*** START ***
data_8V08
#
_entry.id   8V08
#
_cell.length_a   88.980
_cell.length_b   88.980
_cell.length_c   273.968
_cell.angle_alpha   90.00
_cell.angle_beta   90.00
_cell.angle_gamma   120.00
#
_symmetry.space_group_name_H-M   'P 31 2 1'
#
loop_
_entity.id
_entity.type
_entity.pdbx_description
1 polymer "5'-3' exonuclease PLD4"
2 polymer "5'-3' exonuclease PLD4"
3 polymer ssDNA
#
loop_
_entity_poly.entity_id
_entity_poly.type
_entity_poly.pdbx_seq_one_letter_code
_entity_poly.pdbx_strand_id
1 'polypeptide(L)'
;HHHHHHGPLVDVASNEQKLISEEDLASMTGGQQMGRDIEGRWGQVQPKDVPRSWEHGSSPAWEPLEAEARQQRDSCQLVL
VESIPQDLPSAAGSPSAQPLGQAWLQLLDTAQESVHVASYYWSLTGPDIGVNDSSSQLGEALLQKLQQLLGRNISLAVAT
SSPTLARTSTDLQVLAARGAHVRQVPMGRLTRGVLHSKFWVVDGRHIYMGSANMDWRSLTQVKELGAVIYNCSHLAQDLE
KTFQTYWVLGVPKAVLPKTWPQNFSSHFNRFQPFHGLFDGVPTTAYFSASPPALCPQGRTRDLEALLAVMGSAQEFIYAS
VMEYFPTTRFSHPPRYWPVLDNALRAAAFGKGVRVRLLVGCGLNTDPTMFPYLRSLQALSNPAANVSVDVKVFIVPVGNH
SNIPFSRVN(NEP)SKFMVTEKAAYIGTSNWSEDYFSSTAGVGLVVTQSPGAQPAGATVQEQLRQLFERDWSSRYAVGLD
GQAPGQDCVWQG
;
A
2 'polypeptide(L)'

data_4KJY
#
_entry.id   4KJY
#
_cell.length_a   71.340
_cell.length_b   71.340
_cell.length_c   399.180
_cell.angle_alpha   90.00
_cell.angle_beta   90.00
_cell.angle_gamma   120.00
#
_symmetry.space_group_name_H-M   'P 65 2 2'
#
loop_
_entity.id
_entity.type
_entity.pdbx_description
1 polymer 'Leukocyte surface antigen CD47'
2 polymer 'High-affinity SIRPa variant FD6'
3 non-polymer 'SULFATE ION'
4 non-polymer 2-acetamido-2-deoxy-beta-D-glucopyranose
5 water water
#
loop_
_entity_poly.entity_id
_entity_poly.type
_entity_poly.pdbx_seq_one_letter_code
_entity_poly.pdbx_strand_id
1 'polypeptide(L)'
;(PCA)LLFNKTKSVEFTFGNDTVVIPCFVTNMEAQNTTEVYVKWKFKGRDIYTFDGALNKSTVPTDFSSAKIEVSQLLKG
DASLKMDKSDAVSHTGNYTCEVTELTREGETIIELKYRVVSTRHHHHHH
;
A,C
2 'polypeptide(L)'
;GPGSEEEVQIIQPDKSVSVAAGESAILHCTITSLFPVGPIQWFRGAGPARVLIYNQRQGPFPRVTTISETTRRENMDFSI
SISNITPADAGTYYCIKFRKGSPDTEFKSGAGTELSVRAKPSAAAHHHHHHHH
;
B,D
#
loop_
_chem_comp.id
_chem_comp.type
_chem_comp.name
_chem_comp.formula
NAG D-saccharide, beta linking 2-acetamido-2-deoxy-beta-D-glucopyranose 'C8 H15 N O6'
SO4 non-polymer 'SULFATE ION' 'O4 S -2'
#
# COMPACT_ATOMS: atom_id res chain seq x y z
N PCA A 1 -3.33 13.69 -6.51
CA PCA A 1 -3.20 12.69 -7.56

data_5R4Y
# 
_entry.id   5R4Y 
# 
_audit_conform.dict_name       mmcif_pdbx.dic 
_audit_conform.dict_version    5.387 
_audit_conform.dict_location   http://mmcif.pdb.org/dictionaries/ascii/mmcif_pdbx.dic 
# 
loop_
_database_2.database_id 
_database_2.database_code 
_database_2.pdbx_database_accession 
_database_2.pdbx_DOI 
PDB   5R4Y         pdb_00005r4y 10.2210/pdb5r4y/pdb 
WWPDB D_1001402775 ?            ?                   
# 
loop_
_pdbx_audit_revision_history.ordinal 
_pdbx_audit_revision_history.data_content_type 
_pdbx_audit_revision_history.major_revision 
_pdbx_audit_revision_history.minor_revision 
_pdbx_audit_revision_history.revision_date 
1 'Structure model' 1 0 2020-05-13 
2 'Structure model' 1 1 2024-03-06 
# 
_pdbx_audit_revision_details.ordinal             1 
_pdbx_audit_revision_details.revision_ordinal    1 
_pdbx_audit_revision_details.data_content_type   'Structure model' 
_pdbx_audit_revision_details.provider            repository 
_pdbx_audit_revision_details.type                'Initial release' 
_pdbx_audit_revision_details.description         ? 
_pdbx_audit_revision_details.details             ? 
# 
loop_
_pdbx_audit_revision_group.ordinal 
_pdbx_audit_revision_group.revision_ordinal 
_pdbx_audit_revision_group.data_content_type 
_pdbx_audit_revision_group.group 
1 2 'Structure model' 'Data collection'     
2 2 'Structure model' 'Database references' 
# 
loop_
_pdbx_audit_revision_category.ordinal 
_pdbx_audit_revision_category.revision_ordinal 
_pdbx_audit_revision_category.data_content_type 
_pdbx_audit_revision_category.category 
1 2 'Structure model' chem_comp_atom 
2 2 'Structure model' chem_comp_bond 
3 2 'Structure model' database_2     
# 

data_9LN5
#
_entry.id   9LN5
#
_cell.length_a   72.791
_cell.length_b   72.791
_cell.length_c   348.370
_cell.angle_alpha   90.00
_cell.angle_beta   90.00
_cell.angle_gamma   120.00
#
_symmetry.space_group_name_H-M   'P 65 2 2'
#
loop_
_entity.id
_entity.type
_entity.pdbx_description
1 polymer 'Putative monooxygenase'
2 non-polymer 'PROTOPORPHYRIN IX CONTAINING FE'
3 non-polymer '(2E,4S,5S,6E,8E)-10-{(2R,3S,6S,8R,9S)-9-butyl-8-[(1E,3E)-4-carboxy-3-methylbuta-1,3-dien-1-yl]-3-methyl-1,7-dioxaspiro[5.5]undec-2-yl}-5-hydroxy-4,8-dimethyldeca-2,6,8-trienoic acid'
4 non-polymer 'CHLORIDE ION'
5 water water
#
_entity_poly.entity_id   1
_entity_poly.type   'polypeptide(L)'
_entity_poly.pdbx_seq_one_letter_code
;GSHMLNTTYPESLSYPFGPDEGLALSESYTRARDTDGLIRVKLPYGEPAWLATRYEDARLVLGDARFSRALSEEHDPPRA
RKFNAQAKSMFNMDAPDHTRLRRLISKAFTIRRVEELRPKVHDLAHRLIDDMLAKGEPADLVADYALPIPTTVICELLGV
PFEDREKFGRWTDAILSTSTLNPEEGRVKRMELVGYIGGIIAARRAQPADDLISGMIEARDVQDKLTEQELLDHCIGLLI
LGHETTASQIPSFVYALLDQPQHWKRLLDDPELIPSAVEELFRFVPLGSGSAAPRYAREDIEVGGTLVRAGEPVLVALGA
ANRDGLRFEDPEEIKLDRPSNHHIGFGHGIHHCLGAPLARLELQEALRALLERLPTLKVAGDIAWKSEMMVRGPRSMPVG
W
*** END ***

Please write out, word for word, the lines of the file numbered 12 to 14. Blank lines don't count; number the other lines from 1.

_symmetry.space_group_name_H-M   'P 31 2 1'
#
loop_